If you are focused on social media or Web search and like news, you’ve almost certainly seen headlines about algorithms: how this or that search or social media giant has “changed its algorithms.”

Here we take a short step back, to briefly explore algorithms and provide some examples for context regarding what’s fundamentally behind search, SEO and your social media “news” feeds – mechanisms or functions that comprise much of what companies such as Google and Facebook offer users.

TechDissected interviewed Kyle Mann, a rising senior math major at Oberlin College. He said that in the most simple or generic terms one can think of an algorithm as computer code – code that has become widely used. During our Skype interview from where he was completing an intensive summer studying math at the Budapest University of Technology and Economics, he said an example of a simple algorithm is how you derive an average of things: you add them up and divide by the total number.

During his most recent year at Oberlin, Mann used Dijkstra’s algorithm for a campus-wide presentation to determine the mathematically optimum placement of the campus mailboxes to best serve all students. “Dijkstra’s algorithm is used in routing protocols, to calculate the distance between points in a network and also for choosing which ways to send information on a computer network,” said Mann. For his application at Oberlin, Mann said he used it to crunch a dataset of GPS locations of all his fellow students, a dataset of dorm locations, a dataset of sidewalk intersections and a dataset of adjacent intersections.

Meanwhile, at the Budapest University his fellow students studied clustering algorithms used for large networks when you have nodes (people) and links (who is connected to whom). Mann said of algorithms used by Facebook and Google, “they’d be very complex algorithms; they are gathering what they want. Facebook (uses) a very large conglomeration of algorithms,” (including), specific algorithms for which pages appear on a news feed,” added Mann. “If the way it’s functioning is different, its algorithm has been changed. Every step in the process is an algorithm which works with data.”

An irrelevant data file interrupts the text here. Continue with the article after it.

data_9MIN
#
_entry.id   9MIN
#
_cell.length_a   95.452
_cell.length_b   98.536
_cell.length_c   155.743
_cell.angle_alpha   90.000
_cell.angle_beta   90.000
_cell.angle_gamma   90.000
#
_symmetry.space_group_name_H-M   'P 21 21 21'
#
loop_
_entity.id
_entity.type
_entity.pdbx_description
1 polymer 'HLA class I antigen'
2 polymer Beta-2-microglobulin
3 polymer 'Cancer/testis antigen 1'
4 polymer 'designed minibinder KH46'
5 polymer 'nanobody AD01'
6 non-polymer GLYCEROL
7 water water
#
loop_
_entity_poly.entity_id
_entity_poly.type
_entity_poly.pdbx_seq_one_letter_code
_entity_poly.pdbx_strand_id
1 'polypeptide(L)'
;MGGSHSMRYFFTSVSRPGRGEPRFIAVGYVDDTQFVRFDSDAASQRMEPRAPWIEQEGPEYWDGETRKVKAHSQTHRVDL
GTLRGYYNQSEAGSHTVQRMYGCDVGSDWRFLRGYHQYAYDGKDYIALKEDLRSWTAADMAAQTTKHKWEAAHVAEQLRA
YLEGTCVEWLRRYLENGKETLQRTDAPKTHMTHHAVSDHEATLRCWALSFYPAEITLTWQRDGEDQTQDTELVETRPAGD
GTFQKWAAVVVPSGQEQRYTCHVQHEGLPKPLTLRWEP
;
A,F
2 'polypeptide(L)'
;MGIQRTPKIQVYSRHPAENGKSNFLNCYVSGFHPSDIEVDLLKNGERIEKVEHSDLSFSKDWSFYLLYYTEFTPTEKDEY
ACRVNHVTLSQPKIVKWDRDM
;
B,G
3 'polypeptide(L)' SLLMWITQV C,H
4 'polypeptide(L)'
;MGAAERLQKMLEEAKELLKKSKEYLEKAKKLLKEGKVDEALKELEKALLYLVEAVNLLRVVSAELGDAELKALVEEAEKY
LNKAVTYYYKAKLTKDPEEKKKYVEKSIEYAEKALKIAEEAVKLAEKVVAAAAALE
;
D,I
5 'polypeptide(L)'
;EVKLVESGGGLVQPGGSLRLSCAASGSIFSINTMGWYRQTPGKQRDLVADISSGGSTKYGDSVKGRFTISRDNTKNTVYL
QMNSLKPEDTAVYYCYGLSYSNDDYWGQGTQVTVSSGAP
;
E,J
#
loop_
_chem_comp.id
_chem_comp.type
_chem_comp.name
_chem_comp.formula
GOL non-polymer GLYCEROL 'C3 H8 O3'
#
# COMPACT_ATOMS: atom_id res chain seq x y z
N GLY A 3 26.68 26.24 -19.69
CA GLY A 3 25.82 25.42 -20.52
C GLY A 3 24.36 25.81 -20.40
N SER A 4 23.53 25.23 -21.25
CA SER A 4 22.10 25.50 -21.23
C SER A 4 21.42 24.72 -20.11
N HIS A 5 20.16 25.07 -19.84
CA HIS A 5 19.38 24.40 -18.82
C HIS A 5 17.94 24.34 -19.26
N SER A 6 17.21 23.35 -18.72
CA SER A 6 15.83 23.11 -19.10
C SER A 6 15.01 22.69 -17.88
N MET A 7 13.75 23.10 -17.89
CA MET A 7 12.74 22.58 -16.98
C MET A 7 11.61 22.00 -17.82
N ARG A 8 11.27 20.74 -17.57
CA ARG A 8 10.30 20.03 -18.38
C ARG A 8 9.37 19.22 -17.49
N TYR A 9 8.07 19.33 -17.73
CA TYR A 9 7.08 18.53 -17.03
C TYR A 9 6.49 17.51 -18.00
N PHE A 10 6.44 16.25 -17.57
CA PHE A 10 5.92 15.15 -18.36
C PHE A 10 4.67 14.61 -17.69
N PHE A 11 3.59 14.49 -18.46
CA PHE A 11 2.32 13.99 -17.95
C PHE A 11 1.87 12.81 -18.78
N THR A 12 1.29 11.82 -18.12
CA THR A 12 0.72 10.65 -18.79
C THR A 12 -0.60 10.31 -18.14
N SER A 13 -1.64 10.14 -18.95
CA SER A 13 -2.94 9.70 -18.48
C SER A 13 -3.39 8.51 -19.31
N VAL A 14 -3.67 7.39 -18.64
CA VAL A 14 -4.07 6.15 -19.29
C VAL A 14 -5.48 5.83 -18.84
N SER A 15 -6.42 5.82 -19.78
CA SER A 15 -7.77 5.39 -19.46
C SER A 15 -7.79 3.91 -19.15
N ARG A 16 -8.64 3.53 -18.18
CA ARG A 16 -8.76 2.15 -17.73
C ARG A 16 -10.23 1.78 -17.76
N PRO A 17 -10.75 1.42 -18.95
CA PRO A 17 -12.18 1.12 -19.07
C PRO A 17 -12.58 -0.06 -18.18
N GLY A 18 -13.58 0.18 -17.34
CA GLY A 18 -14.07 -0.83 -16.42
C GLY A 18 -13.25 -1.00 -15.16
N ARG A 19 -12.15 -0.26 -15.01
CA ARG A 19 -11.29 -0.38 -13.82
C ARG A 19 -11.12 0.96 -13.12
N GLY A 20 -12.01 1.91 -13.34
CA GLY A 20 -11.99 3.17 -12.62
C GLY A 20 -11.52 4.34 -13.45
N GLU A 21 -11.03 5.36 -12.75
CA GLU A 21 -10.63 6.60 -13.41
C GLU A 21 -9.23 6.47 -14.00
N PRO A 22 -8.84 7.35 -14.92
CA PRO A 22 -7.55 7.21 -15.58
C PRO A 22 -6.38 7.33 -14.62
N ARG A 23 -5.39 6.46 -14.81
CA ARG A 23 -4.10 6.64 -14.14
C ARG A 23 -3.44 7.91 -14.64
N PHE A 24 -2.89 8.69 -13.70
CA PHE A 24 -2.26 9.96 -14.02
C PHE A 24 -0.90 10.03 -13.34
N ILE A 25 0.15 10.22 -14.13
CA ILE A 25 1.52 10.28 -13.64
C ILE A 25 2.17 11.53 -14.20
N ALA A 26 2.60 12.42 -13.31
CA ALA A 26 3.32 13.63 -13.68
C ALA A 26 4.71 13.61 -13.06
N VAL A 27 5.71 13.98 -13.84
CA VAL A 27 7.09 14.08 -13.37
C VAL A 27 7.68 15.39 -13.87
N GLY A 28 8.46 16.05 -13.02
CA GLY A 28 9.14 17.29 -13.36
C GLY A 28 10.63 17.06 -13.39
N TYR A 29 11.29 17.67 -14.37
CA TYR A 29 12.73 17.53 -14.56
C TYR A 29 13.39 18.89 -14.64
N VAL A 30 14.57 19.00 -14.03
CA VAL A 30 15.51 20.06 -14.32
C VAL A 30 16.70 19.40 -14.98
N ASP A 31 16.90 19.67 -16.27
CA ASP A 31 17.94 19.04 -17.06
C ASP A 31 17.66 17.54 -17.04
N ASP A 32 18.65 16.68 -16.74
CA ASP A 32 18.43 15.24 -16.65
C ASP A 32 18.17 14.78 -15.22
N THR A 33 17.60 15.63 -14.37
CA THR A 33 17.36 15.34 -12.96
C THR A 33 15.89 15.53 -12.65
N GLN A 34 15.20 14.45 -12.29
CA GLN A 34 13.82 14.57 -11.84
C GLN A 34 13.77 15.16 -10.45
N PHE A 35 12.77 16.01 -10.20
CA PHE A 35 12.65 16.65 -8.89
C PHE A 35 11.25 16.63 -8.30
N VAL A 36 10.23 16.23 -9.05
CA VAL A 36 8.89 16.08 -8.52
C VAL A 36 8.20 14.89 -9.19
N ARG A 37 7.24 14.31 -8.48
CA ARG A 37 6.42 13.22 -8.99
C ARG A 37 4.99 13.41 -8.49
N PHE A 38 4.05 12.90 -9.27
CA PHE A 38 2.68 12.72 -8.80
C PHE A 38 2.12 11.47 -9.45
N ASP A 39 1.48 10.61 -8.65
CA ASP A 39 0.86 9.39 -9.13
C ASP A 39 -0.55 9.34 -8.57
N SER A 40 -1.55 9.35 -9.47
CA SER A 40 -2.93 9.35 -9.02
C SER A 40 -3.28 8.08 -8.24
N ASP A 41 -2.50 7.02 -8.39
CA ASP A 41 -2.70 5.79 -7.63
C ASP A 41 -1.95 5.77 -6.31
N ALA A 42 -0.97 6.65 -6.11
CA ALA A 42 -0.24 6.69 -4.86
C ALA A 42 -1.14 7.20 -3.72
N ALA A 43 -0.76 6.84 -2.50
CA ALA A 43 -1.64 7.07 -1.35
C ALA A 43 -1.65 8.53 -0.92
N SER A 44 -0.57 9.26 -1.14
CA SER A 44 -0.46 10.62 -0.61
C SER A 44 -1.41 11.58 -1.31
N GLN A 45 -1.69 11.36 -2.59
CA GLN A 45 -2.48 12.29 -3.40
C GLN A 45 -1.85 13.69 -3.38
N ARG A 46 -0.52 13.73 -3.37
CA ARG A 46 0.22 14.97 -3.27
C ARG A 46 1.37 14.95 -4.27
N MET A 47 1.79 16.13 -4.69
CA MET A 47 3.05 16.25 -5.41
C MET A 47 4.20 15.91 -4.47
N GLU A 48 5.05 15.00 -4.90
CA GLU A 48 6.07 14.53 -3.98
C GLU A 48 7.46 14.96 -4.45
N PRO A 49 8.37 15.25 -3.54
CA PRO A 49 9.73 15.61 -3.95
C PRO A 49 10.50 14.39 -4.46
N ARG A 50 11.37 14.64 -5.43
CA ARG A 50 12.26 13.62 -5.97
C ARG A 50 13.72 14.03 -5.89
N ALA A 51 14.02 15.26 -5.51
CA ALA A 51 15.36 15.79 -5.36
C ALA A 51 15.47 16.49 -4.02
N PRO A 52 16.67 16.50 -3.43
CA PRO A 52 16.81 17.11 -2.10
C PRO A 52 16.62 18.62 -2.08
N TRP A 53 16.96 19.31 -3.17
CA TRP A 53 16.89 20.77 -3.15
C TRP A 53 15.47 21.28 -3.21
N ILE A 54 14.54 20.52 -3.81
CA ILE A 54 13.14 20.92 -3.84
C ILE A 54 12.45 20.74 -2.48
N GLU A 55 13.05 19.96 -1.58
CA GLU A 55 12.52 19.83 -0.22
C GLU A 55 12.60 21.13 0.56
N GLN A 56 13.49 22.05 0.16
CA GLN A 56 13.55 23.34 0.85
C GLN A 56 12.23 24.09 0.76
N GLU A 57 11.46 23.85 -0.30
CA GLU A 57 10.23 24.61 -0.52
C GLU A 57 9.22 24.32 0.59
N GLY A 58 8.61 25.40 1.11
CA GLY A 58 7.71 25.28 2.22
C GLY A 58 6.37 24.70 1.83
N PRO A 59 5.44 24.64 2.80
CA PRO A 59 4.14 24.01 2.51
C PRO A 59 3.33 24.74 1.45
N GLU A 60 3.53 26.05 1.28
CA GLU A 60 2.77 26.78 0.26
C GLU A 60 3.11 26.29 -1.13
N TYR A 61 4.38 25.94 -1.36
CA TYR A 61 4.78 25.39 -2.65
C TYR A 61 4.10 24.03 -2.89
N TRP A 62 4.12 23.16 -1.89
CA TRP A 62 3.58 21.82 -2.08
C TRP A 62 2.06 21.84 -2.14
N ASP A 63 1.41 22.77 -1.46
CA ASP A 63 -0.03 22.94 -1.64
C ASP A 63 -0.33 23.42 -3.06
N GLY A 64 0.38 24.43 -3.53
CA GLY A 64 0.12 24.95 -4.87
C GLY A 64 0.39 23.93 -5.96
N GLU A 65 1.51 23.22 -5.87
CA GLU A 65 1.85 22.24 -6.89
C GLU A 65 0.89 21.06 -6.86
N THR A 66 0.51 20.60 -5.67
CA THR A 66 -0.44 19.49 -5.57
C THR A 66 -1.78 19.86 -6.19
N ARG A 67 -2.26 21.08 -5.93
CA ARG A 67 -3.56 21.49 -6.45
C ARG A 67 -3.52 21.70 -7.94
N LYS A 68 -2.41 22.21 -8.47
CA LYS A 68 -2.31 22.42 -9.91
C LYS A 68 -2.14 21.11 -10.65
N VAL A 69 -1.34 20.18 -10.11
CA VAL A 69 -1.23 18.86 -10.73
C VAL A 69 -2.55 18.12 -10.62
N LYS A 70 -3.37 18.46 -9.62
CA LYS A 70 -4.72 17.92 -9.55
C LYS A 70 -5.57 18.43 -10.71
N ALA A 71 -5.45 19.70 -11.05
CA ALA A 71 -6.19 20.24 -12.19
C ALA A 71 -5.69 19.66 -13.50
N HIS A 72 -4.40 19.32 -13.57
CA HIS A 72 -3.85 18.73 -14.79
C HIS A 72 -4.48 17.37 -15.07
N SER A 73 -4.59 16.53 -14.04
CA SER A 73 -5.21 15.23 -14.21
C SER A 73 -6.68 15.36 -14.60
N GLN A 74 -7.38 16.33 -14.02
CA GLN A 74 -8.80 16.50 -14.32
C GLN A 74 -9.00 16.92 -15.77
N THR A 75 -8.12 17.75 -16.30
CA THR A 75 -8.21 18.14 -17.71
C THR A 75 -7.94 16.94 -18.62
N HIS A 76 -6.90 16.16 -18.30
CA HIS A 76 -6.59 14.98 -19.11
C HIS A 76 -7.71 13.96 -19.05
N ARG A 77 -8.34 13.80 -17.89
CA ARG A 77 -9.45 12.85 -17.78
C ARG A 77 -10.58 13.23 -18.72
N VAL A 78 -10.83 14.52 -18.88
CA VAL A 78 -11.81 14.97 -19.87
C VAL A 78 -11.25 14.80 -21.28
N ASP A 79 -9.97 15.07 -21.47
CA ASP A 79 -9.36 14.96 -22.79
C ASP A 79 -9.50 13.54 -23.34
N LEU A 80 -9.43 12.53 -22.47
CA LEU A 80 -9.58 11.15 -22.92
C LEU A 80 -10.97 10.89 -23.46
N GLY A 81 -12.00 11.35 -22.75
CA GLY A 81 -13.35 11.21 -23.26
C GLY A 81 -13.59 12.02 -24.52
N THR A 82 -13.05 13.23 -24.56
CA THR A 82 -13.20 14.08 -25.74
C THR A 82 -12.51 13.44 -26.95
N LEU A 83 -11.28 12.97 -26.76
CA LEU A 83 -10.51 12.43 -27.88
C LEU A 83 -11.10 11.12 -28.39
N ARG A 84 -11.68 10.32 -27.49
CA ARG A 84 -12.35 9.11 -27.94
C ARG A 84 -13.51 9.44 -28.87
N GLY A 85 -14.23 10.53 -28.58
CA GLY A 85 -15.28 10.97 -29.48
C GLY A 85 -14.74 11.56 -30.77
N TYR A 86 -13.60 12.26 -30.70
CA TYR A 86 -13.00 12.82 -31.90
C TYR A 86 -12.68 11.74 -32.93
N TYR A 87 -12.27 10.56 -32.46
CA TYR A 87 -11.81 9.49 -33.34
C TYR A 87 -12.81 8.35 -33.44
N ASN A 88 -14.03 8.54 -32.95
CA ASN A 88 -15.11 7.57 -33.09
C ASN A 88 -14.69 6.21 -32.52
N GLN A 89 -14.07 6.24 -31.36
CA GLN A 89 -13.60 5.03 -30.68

Some current, in-depth analysis of algorithms and social media is from Tarleton Gillispie at Cornell University who concludes in an in-press paper:

A sociological inquiry into algorithms should aspire to reveal the complex workings of this knowledge machine, both the process by which it chooses information for users and the social process by which it is made into a legitimate system. But there may be something, in the end, impenetrable about algorithms. They are designed to work without human intervention, they are deliberately obfuscated, and they work with information on a scale that is hard to comprehend (at least without other algorithmic tools). (forthcoming in Media Technologies, MIT Press, Cambridge, MA)

So as you scroll your Facebook “news” feed or Google search results – with their proprietary, ever-changing algorithms in mind – you might begin to understand how increasingly lost most of us are in a sea of manipulated big data – afloat on rafts of computer code that are quietly, efficiently putting folks, including most marketing people, ever further out of their league.


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